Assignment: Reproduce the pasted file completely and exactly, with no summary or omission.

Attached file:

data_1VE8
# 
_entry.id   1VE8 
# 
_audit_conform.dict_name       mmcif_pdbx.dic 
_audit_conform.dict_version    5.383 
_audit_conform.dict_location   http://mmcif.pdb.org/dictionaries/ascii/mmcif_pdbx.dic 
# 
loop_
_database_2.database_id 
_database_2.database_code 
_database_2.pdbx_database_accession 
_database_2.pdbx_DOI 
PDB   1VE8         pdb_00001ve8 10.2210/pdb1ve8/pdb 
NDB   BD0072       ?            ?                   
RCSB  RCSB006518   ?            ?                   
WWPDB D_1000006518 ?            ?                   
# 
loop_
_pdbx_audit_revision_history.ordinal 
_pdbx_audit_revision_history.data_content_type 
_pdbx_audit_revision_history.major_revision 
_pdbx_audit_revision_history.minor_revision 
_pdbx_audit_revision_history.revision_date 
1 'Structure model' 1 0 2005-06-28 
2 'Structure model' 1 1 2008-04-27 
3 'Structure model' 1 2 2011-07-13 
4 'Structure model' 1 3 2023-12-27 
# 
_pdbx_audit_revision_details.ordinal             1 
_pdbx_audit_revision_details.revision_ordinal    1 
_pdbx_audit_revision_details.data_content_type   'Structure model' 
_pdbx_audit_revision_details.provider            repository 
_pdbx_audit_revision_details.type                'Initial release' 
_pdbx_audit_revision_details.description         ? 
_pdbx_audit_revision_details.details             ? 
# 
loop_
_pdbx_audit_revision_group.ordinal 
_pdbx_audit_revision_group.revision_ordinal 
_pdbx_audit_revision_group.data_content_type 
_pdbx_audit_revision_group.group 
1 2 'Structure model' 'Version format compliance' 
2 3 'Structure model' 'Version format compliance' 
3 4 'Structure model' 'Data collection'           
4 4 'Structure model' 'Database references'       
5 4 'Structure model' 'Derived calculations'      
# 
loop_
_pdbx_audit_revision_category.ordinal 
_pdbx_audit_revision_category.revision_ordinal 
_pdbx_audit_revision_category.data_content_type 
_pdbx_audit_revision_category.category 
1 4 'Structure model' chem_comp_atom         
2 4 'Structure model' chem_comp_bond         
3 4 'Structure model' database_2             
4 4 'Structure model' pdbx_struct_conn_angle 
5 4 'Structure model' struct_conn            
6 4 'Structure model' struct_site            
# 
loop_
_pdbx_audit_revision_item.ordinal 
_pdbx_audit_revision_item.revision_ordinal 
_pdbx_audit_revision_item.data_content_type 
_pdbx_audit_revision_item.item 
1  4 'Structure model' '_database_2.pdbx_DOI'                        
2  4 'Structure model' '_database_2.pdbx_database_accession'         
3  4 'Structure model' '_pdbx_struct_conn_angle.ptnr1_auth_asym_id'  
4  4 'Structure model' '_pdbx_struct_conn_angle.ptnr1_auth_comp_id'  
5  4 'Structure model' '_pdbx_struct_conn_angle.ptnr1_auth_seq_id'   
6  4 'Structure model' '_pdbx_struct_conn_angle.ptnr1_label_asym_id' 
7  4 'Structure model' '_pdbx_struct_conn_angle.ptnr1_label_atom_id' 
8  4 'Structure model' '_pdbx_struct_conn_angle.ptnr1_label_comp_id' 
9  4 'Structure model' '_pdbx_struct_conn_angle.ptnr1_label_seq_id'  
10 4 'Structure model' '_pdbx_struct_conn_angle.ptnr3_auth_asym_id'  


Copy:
data_1VE8
# 
_entry.id   1VE8 
# 
_audit_conform.dict_name       mmcif_pdbx.dic 
_audit_conform.dict_version    5.383 
_audit_conform.dict_location   http://mmcif.pdb.org/dictionaries/ascii/mmcif_pdbx.dic 
# 
loop_
_database_2.database_id 
_database_2.database_code 
_database_2.pdbx_database_accession 
_database_2.pdbx_DOI 
PDB   1VE8         pdb_00001ve8 10.2210/pdb1ve8/pdb 
NDB   BD0072       ?            ?                   
RCSB  RCSB006518   ?            ?                   
WWPDB D_1000006518 ?            ?                   
# 
loop_
_pdbx_audit_revision_history.ordinal 
_pdbx_audit_revision_history.data_content_type 
_pdbx_audit_revision_history.major_revision 
_pdbx_audit_revision_history.minor_revision 
_pdbx_audit_revision_history.revision_date 
1 'Structure model' 1 0 2005-06-28 
2 'Structure model' 1 1 2008-04-27 
3 'Structure model' 1 2 2011-07-13 
4 'Structure model' 1 3 2023-12-27 
# 
_pdbx_audit_revision_details.ordinal             1 
_pdbx_audit_revision_details.revision_ordinal    1 
_pdbx_audit_revision_details.data_content_type   'Structure model' 
_pdbx_audit_revision_details.provider            repository 
_pdbx_audit_revision_details.type                'Initial release' 
_pdbx_audit_revision_details.description         ? 
_pdbx_audit_revision_details.details             ? 
# 
loop_
_pdbx_audit_revision_group.ordinal 
_pdbx_audit_revision_group.revision_ordinal 
_pdbx_audit_revision_group.data_content_type 
_pdbx_audit_revision_group.group 
1 2 'Structure model' 'Version format compliance' 
2 3 'Structure model' 'Version format compliance' 
3 4 'Structure model' 'Data collection'           
4 4 'Structure model' 'Database references'       
5 4 'Structure model' 'Derived calculations'      
# 
loop_
_pdbx_audit_revision_category.ordinal 
_pdbx_audit_revision_category.revision_ordinal 
_pdbx_audit_revision_category.data_content_type 
_pdbx_audit_revision_category.category 
1 4 'Structure model' chem_comp_atom         
2 4 'Structure model' chem_comp_bond         
3 4 'Structure model' database_2             
4 4 'Structure model' pdbx_struct_conn_angle 
5 4 'Structure model' struct_conn            
6 4 'Structure model' struct_site            
# 
loop_
_pdbx_audit_revision_item.ordinal 
_pdbx_audit_revision_item.revision_ordinal 
_pdbx_audit_revision_item.data_content_type 
_pdbx_audit_revision_item.item 
1  4 'Structure model' '_database_2.pdbx_DOI'                        
2  4 'Structure model' '_database_2.pdbx_database_accession'         
3  4 'Structure model' '_pdbx_struct_conn_angle.ptnr1_auth_asym_id'  
4  4 'Structure model' '_pdbx_struct_conn_angle.ptnr1_auth_comp_id'  
5  4 'Structure model' '_pdbx_struct_conn_angle.ptnr1_auth_seq_id'   
6  4 'Structure model' '_pdbx_struct_conn_angle.ptnr1_label_asym_id' 
7  4 'Structure model' '_pdbx_struct_conn_angle.ptnr1_label_atom_id' 
8  4 'Structure model' '_pdbx_struct_conn_angle.ptnr1_label_comp_id' 
9  4 'Structure model' '_pdbx_struct_conn_angle.ptnr1_label_seq_id'  
10 4 'Structure model' '_pdbx_struct_conn_angle.ptnr3_auth_asym_id'  